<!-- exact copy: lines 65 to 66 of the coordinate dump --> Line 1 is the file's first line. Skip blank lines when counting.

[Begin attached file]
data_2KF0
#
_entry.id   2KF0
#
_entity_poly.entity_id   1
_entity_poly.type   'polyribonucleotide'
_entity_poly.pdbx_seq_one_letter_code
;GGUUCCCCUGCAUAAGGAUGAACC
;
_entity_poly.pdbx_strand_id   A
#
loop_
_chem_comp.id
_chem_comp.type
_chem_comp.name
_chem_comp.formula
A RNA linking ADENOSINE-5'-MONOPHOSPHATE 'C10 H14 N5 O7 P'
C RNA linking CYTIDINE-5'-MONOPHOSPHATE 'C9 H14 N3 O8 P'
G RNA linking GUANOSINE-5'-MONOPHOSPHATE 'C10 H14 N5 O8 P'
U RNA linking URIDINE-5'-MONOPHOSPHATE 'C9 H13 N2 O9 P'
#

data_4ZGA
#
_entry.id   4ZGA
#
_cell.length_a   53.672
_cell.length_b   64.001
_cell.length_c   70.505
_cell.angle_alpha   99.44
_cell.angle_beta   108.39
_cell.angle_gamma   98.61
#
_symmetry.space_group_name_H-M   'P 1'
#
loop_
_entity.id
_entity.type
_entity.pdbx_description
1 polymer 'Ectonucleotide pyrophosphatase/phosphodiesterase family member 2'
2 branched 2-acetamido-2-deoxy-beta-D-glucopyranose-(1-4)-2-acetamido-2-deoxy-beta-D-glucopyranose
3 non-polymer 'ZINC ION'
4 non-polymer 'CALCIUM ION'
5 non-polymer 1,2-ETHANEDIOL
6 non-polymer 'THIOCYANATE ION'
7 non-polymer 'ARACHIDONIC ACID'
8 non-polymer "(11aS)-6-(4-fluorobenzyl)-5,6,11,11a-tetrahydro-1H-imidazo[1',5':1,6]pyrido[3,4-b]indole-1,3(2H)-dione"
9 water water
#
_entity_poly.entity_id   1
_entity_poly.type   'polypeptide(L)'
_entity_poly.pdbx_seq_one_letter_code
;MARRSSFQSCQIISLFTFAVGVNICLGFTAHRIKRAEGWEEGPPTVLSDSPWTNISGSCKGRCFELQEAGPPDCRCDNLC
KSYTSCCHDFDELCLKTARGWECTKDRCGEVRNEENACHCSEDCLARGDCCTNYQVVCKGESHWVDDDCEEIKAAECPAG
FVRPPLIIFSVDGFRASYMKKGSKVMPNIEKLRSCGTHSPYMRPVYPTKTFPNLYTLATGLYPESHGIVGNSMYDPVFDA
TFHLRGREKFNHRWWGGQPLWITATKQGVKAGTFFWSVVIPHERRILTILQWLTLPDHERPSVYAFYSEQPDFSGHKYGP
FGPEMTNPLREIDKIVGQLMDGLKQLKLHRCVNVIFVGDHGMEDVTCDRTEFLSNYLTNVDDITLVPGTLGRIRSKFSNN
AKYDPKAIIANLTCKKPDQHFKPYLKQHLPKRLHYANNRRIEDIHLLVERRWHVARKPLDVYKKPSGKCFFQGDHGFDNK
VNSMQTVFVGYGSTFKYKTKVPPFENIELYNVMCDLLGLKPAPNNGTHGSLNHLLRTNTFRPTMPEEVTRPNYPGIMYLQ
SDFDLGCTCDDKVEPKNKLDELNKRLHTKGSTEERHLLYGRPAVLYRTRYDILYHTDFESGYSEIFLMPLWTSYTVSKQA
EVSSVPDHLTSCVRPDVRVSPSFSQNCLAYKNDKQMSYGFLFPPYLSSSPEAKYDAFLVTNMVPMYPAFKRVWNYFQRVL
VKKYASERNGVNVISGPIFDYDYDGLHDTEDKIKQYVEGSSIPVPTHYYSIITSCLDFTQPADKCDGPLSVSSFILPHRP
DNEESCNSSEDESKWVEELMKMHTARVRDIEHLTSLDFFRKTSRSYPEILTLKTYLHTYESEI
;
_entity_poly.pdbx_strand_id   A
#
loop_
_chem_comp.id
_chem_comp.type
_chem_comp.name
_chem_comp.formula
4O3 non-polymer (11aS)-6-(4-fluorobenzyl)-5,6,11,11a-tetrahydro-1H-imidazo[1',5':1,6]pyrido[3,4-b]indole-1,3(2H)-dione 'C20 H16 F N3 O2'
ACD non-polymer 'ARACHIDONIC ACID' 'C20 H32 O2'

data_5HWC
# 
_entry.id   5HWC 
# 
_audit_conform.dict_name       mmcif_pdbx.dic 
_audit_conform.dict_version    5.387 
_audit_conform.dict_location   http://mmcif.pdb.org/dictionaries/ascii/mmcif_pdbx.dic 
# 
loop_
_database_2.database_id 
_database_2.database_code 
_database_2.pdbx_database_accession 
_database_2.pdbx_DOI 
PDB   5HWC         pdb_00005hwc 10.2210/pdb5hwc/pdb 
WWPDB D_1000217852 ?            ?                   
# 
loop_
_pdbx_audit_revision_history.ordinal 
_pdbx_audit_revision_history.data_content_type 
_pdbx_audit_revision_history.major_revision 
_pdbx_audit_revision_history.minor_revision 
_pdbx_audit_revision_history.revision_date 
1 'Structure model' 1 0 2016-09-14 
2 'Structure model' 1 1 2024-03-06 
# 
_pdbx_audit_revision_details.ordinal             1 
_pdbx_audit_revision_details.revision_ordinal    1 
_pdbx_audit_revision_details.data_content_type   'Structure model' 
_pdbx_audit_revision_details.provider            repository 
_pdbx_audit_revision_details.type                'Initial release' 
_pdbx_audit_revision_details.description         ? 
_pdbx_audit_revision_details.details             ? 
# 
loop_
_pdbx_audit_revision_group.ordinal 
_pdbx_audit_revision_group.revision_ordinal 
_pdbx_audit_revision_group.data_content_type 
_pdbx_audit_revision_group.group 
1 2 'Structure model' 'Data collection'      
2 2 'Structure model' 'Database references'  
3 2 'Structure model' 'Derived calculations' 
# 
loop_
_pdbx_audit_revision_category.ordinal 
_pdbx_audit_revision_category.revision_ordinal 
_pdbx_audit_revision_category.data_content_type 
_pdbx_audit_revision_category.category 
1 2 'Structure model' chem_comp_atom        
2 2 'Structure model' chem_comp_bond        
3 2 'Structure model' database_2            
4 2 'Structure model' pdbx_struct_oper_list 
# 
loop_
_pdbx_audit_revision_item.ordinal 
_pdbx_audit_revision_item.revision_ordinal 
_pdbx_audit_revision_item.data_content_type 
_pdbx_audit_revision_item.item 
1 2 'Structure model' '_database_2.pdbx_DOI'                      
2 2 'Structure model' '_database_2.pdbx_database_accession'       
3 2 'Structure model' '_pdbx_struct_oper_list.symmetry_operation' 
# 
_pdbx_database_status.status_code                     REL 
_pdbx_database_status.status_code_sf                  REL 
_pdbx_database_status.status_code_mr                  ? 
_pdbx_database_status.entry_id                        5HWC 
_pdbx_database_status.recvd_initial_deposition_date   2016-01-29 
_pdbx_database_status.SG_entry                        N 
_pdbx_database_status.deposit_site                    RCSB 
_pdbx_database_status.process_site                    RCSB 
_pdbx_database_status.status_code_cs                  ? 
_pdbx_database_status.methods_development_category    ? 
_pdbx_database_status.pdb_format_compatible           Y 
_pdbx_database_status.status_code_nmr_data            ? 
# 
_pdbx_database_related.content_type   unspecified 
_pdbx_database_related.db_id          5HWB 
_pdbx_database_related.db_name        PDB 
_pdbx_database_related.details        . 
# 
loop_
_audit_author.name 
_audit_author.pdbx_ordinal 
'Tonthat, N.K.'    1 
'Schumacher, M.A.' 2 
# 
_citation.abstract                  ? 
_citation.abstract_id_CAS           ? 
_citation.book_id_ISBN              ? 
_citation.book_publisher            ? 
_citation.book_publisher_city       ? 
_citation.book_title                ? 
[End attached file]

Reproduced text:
#
loop_